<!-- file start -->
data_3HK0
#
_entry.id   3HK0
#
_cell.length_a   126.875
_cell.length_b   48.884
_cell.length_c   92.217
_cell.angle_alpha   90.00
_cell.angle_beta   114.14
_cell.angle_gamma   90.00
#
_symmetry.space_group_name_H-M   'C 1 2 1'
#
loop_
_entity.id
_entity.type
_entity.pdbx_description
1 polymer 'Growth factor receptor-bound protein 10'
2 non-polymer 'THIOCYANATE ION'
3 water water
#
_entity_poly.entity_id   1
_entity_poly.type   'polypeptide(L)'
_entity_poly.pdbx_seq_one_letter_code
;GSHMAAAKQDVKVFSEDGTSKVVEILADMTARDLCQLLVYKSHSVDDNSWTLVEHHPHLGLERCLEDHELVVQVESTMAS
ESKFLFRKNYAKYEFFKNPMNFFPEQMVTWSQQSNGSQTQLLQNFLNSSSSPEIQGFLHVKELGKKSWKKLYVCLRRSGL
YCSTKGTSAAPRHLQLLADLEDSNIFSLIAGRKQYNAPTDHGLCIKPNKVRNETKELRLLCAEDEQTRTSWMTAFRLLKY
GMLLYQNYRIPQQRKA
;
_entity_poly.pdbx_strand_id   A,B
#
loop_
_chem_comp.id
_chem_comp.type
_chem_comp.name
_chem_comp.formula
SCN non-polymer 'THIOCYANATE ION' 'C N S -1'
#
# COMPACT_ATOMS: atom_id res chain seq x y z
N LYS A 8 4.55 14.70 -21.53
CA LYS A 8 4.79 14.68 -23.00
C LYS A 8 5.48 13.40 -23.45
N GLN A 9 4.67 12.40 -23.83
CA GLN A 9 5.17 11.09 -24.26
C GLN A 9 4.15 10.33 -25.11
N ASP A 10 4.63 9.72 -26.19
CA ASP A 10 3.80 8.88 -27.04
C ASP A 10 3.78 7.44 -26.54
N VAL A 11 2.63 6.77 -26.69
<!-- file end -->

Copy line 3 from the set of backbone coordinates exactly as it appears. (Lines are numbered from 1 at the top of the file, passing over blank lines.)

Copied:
_entry.id   3HK0